Algorithms can predict the likely “off-target” edits based on the target’s DNA sequence, but they’re based on limited data. “The algorithms are getting better,” says Richard Frock, PhD, a fellow in the laboratory of Frederick Alt, PhD, at Boston Children’s Hospital. “But you still worry about the one rare off-target effect that’s not predicted but falls in a coding region and totally debilitates a gene.”

Frock, Alt (who leads Boston Children’s Program in Cellular and Molecular Medicine, or PCMM), fellow Jiazhi Hu, PhD, and their collaborators recently turned a method first developed in Alt’s lab for studying broken chromosomes into a quality assurance tool for genome editing. As a bonus, the method—called high-throughput genome translocation sequencing (HTGTS)—also reveals the “collateral damage” gene editing methods might create in a cell’s genome, information that could help researchers make better choices when designing gene editing experiments.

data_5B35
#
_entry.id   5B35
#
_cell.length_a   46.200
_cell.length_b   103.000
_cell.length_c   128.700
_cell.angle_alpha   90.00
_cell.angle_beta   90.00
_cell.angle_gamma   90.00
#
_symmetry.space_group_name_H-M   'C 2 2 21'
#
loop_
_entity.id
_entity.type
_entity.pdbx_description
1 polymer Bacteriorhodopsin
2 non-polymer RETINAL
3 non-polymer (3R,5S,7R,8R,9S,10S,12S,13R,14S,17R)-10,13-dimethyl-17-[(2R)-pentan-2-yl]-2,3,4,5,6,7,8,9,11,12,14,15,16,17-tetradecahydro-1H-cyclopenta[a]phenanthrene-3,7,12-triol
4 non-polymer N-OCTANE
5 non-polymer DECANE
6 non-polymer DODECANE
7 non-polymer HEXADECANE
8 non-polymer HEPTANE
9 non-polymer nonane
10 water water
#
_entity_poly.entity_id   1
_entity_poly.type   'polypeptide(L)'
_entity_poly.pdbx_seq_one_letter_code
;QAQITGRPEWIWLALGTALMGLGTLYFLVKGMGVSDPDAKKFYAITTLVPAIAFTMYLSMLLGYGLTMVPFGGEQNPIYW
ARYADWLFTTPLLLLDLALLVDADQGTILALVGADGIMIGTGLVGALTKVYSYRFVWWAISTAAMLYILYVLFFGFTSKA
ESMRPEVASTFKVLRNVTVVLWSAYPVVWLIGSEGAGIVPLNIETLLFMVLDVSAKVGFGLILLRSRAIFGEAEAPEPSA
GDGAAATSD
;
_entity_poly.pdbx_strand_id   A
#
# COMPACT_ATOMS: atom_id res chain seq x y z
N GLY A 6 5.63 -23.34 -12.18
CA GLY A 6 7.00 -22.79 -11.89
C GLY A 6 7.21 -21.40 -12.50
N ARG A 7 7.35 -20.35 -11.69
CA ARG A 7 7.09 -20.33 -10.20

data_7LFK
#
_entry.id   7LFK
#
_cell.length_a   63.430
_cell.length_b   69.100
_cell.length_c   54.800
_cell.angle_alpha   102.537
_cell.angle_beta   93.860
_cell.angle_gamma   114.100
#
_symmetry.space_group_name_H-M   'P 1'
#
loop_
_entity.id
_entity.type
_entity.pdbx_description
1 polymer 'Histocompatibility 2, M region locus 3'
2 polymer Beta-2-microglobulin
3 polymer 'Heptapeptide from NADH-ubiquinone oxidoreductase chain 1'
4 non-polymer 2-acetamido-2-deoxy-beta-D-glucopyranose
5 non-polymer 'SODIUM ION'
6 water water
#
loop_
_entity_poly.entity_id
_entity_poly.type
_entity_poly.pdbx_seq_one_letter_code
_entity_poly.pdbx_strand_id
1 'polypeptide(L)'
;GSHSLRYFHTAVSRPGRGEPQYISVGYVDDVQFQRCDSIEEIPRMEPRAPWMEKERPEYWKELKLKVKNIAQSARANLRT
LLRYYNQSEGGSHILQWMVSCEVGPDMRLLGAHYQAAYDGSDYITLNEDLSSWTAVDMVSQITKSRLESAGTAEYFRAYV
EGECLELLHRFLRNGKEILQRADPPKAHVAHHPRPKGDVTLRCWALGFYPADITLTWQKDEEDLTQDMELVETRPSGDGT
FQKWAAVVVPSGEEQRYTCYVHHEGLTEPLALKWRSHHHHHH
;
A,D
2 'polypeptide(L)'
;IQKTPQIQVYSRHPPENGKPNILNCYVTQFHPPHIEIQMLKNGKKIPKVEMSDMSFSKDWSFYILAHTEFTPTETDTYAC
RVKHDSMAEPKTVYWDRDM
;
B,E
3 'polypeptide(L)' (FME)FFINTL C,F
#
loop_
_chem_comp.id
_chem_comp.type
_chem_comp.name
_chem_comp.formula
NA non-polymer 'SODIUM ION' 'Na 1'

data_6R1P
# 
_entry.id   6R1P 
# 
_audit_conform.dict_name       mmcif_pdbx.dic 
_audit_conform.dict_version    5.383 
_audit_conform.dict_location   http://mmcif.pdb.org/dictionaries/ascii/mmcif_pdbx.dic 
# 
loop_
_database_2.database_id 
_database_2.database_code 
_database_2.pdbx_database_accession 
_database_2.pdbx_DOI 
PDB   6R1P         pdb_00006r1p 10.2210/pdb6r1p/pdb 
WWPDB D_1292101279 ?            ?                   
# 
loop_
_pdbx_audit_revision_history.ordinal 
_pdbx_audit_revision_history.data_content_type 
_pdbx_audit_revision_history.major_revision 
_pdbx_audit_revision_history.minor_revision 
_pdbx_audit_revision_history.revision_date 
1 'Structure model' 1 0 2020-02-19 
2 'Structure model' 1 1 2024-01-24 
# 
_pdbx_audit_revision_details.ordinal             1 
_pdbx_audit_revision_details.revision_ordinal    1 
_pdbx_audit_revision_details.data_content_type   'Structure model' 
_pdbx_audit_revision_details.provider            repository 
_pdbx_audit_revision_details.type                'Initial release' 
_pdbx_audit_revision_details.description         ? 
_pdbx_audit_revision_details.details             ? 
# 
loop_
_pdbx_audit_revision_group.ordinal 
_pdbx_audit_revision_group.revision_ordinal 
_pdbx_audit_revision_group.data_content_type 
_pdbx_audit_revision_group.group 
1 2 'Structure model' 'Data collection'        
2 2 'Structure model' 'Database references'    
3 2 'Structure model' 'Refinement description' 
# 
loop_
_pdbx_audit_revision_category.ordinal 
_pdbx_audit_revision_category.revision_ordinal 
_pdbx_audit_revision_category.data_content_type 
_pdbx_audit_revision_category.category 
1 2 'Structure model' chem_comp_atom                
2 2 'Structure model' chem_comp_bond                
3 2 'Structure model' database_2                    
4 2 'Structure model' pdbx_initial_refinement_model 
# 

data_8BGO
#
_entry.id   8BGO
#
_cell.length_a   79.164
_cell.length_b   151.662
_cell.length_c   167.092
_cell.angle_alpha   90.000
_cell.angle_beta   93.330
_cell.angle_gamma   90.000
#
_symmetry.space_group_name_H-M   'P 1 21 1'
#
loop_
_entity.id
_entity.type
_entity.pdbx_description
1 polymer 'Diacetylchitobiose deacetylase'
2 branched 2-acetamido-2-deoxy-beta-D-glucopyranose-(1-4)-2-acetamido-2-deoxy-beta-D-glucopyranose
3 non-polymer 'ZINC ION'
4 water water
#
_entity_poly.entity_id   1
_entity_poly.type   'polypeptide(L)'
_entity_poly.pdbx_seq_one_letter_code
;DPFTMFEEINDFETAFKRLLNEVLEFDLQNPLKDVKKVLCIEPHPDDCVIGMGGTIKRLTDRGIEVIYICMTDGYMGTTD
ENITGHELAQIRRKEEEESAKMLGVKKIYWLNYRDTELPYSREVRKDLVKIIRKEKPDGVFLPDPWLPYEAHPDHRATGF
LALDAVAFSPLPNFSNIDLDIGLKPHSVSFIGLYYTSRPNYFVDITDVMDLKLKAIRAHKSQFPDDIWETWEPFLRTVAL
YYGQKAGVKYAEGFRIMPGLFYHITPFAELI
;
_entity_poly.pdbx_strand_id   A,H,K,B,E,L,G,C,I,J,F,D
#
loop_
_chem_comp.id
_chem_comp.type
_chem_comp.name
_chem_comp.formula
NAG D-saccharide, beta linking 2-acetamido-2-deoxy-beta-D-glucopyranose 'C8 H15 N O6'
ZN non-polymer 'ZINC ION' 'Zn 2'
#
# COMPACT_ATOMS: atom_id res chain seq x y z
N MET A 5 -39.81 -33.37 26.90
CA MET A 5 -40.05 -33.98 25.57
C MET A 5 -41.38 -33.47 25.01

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CRISPR gene editing is creating a buzz in Boston

Boston Globe CRISPR gene editing research

You have an immune system. Your cat has an immune system. And bacteria have an immune system, too—one that we’ve tapped to make one of the most powerful tools ever for editing genes.

The tool is called CRISPR (for “clustered regularly interspaced short palindromic repeats”), and it makes use of enzymes that “remember” viral genes and cut them out of bacterial genomes. Applied to bioengineering, CRISPR is launching a revolution. And the Boston Globe reported over the weekend that while researchers at the University of California at Berkeley first developed CRISPR, the technique is booming in labs around Boston.